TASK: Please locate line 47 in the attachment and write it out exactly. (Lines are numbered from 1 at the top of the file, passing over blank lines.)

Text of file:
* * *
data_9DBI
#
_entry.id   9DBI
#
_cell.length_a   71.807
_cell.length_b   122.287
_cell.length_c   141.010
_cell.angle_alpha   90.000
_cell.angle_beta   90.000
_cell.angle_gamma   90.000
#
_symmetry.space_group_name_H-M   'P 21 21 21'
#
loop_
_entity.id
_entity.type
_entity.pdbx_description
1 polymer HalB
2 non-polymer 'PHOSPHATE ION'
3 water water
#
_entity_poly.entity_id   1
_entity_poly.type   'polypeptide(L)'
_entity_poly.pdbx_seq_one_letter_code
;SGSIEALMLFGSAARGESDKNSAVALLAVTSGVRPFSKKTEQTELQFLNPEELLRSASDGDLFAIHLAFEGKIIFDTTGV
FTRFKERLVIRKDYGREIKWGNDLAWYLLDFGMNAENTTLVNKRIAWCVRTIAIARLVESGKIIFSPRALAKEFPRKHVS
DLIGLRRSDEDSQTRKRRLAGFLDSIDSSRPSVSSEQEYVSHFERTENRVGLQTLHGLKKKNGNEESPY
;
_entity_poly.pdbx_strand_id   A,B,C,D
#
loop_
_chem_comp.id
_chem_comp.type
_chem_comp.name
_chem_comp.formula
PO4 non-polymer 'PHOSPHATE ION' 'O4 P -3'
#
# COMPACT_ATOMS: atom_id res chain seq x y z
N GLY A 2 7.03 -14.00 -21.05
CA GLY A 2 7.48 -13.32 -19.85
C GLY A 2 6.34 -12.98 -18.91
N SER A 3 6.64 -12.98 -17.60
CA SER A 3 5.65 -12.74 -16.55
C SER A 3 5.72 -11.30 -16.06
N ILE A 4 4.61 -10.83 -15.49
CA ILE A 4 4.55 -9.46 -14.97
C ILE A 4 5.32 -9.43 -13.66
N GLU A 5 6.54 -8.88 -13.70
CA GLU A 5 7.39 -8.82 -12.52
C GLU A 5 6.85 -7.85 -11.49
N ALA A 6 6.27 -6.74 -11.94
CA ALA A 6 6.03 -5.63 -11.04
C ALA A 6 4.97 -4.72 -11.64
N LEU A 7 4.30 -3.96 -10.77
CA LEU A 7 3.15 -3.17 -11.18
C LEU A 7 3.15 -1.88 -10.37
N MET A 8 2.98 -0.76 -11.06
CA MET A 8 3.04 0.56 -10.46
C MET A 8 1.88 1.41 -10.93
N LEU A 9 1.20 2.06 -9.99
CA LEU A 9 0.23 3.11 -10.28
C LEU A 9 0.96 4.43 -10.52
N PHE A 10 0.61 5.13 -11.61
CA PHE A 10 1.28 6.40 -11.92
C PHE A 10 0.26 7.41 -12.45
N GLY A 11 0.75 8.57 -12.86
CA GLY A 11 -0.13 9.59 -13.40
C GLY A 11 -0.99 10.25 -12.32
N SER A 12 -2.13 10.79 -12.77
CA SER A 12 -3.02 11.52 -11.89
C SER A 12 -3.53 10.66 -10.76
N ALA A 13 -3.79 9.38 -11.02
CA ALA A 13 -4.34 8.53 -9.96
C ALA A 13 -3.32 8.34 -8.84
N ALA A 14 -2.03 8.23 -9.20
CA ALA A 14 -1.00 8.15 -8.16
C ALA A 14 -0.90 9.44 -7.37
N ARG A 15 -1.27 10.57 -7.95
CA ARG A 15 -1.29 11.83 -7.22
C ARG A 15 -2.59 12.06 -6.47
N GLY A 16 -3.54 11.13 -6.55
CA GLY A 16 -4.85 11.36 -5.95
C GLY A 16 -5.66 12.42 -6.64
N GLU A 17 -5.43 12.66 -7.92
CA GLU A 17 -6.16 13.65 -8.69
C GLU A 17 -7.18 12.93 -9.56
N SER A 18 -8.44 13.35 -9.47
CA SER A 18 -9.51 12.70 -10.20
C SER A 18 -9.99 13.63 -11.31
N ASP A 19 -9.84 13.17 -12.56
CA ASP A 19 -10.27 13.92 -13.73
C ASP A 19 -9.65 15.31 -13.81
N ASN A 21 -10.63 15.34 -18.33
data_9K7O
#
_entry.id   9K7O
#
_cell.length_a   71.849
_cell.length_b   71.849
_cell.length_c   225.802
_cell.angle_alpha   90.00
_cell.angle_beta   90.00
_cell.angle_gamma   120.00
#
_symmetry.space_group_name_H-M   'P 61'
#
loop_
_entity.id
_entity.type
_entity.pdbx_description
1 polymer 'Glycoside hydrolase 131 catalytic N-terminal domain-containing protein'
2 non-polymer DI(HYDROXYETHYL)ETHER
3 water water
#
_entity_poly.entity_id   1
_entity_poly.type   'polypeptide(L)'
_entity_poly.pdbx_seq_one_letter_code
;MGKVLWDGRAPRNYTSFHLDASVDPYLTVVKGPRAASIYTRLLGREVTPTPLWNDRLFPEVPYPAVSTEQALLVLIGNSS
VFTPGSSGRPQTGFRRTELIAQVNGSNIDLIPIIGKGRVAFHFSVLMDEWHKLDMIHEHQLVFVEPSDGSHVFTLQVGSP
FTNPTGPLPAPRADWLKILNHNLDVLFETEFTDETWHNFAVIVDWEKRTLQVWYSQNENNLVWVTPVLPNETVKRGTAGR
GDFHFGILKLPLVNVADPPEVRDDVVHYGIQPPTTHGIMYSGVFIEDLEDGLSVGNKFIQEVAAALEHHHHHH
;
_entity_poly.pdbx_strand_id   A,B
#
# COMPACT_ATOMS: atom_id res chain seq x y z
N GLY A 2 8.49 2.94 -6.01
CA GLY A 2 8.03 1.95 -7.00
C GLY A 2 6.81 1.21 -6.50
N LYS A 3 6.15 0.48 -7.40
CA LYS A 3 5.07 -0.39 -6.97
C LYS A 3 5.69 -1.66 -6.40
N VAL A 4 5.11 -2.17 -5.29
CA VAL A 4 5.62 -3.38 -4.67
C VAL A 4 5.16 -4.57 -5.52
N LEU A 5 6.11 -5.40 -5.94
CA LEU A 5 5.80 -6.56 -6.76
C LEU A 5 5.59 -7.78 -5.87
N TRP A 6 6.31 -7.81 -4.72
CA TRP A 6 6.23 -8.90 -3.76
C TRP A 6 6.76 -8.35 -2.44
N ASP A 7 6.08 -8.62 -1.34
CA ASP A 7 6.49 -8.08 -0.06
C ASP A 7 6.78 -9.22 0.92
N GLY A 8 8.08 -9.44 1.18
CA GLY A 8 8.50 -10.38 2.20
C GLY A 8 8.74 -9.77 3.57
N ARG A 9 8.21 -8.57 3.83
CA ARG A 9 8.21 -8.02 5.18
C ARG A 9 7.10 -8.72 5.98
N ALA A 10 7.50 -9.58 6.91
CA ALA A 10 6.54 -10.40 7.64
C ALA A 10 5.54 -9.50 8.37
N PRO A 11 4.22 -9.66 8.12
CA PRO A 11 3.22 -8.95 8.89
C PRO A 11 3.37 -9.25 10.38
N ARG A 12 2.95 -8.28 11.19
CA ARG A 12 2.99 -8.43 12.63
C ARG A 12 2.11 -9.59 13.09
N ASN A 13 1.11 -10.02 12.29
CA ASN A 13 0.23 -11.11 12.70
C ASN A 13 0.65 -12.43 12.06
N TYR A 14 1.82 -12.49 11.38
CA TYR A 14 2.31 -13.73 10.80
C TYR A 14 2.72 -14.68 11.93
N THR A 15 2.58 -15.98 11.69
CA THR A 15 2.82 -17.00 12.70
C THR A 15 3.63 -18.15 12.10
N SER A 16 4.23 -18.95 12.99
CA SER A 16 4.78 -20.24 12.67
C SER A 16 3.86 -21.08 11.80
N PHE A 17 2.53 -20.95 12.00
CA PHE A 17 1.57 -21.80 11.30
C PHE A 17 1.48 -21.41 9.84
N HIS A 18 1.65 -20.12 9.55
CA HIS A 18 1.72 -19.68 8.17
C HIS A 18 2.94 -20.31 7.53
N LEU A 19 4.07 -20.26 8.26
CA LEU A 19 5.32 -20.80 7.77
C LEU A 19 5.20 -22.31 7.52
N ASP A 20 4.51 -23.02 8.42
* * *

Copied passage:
C ILE A 4 5.32 -9.43 -13.66